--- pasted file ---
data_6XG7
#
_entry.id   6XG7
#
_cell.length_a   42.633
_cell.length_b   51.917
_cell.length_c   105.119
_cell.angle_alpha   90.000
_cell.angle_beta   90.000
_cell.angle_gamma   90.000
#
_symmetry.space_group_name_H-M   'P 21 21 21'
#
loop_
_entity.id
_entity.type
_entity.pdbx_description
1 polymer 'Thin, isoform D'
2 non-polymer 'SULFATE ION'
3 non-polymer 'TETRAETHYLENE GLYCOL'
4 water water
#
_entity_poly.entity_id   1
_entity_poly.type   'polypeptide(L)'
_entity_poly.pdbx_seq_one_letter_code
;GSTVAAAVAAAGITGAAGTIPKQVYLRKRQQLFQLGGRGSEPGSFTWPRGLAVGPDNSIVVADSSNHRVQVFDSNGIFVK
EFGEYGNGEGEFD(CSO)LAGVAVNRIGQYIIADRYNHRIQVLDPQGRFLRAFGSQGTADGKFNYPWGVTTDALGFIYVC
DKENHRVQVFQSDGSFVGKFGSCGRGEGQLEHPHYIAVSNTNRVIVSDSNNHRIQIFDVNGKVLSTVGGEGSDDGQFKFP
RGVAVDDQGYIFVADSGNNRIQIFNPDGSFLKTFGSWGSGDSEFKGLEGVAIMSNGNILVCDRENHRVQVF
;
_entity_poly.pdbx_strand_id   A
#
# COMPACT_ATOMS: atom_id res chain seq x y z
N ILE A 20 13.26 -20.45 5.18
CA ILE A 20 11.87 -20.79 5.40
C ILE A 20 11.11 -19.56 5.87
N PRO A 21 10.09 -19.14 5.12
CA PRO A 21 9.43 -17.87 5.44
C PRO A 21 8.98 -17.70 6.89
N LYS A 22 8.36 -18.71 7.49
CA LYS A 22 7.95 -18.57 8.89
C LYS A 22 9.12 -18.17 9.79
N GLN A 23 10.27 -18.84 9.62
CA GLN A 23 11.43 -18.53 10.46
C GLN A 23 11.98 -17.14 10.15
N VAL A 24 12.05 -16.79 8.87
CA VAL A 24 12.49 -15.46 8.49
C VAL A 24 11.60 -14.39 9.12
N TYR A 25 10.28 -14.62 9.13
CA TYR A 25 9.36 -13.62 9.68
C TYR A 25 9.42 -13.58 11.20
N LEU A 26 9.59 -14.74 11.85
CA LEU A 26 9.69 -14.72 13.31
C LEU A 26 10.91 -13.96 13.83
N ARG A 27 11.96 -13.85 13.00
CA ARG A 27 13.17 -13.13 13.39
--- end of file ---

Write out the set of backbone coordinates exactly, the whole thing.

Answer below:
data_6XG7
#
_entry.id   6XG7
#
_cell.length_a   42.633
_cell.length_b   51.917
_cell.length_c   105.119
_cell.angle_alpha   90.000
_cell.angle_beta   90.000
_cell.angle_gamma   90.000
#
_symmetry.space_group_name_H-M   'P 21 21 21'
#
loop_
_entity.id
_entity.type
_entity.pdbx_description
1 polymer 'Thin, isoform D'
2 non-polymer 'SULFATE ION'
3 non-polymer 'TETRAETHYLENE GLYCOL'
4 water water
#
_entity_poly.entity_id   1
_entity_poly.type   'polypeptide(L)'
_entity_poly.pdbx_seq_one_letter_code
;GSTVAAAVAAAGITGAAGTIPKQVYLRKRQQLFQLGGRGSEPGSFTWPRGLAVGPDNSIVVADSSNHRVQVFDSNGIFVK
EFGEYGNGEGEFD(CSO)LAGVAVNRIGQYIIADRYNHRIQVLDPQGRFLRAFGSQGTADGKFNYPWGVTTDALGFIYVC
DKENHRVQVFQSDGSFVGKFGSCGRGEGQLEHPHYIAVSNTNRVIVSDSNNHRIQIFDVNGKVLSTVGGEGSDDGQFKFP
RGVAVDDQGYIFVADSGNNRIQIFNPDGSFLKTFGSWGSGDSEFKGLEGVAIMSNGNILVCDRENHRVQVF
;
_entity_poly.pdbx_strand_id   A
#
# COMPACT_ATOMS: atom_id res chain seq x y z
N ILE A 20 13.26 -20.45 5.18
CA ILE A 20 11.87 -20.79 5.40
C ILE A 20 11.11 -19.56 5.87
N PRO A 21 10.09 -19.14 5.12
CA PRO A 21 9.43 -17.87 5.44
C PRO A 21 8.98 -17.70 6.89
N LYS A 22 8.36 -18.71 7.49
CA LYS A 22 7.95 -18.57 8.89
C LYS A 22 9.12 -18.17 9.79
N GLN A 23 10.27 -18.84 9.62
CA GLN A 23 11.43 -18.53 10.46
C GLN A 23 11.98 -17.14 10.15
N VAL A 24 12.05 -16.79 8.87
CA VAL A 24 12.49 -15.46 8.49
C VAL A 24 11.60 -14.39 9.12
N TYR A 25 10.28 -14.62 9.13
CA TYR A 25 9.36 -13.62 9.68
C TYR A 25 9.42 -13.58 11.20
N LEU A 26 9.59 -14.74 11.85
CA LEU A 26 9.69 -14.72 13.31
C LEU A 26 10.91 -13.96 13.83
N ARG A 27 11.96 -13.85 13.00
CA ARG A 27 13.17 -13.13 13.39